Jim’s Blog: The Required Equipment

These days, I’m busy living the life of a new dad — up all night with a partying infant, running to doctor’s appointments, and spending more money than I expect at the baby store on a regular basis. From strollers to car seats, changing pads, diaper bags, bottles, pink room decorations, and more, I’m currently knee-deep in the equipment required to have a baby.

But every few days, I get an hour or so to go into my garage and get grounded with some kind of small project. And in sitting out there, looking around, I’ve realized that the required equipment for my car is way more extensive than what I’ve collected for baby Emma.

Having an old car requires, at the very least, a few special items: first is an inside place to store the car, preferably with good lighting and without big swings in temperature. Second to that is a basic tool kit and some basic tools.

From there, you need some sort of air compressor (I’ve tried living without one and won’t do it again), and you really should have a battery charger, too. Don’t forget a jack and some jack stands (or blocks), and if you ever plan to do any work yourself, you need a workbench with a vice.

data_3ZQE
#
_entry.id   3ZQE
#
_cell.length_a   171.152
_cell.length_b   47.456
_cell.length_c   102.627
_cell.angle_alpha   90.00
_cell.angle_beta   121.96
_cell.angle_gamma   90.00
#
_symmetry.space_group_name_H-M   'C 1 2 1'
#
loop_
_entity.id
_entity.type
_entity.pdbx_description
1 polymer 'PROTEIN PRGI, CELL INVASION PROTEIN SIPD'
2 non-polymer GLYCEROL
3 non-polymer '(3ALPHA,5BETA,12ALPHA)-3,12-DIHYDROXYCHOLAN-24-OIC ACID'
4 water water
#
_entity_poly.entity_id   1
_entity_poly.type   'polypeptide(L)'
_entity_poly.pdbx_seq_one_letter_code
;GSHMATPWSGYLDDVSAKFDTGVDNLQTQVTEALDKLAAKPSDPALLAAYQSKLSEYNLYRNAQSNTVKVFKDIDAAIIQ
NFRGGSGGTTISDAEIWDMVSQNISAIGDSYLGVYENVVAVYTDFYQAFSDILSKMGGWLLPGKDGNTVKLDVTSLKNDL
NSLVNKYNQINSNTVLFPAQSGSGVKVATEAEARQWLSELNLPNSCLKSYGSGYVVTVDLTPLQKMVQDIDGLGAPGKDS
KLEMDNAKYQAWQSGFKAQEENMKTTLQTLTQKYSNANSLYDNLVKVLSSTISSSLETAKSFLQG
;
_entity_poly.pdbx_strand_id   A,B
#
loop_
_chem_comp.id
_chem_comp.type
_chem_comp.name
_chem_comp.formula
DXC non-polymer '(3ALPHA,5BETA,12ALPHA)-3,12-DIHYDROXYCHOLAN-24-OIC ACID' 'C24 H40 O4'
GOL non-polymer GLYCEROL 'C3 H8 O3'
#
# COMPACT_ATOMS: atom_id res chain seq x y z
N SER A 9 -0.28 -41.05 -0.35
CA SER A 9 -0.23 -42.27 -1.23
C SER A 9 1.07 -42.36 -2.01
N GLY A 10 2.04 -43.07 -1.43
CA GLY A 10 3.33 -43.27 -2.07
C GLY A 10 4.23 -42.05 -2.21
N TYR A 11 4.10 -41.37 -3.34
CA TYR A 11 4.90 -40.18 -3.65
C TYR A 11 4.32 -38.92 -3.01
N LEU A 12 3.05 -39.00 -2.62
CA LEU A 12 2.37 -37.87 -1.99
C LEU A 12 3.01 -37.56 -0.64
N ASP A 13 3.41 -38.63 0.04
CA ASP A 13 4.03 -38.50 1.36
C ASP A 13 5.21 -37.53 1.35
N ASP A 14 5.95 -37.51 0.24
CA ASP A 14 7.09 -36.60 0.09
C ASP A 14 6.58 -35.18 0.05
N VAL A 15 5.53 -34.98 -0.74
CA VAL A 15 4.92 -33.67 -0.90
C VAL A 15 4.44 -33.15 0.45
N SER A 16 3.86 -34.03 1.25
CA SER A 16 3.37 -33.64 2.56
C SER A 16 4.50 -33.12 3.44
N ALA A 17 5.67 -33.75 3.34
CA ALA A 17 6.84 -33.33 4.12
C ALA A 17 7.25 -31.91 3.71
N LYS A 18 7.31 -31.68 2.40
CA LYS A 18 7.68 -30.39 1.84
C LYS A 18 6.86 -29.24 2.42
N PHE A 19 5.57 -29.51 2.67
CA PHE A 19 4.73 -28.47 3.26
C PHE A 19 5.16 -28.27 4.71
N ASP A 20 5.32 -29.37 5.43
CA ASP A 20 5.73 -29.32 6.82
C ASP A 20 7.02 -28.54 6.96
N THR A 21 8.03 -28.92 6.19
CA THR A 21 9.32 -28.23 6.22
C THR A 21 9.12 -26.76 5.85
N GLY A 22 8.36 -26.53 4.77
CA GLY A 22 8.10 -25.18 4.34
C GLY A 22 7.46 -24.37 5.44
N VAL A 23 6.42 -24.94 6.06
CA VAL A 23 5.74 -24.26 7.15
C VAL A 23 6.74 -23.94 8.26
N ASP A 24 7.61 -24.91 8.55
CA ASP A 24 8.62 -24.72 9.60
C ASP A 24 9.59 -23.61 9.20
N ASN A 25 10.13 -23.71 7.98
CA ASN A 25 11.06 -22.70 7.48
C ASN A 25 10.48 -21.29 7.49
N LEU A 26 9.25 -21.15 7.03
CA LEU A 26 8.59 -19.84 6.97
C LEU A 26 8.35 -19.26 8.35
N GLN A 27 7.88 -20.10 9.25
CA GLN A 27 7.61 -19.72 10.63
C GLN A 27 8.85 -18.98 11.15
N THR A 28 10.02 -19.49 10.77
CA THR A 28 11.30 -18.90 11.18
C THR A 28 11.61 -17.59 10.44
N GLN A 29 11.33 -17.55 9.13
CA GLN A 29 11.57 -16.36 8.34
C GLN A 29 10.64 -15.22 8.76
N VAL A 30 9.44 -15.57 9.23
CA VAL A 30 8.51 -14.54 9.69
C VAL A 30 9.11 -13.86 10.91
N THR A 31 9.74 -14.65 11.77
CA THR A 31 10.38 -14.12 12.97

Those are just the basics, but even so, in terms of cost, the sums add up really fast. Looking back at it, the support items for my old car probably add up to at least what I’d spend to buy another car. Maybe two.

For me, the most important thing I’ve added in was my tool box. I bought it when I was still wrenching — a Snap-On roll cab — and ended up taking out a loan on my pickup to get it because I was young and broke. But it’s a lifetime tool box — the kind of thing that has more than enough room for all my collected specialty tools and won’t ever wear out. I know right where everything is inside it, and it locks to keep little hands out. It may be a pain to move, but it’s by far the best non-car car item I ever invested in.

What piece of old car support equipment is the most important one to you? Let me know in the comments below.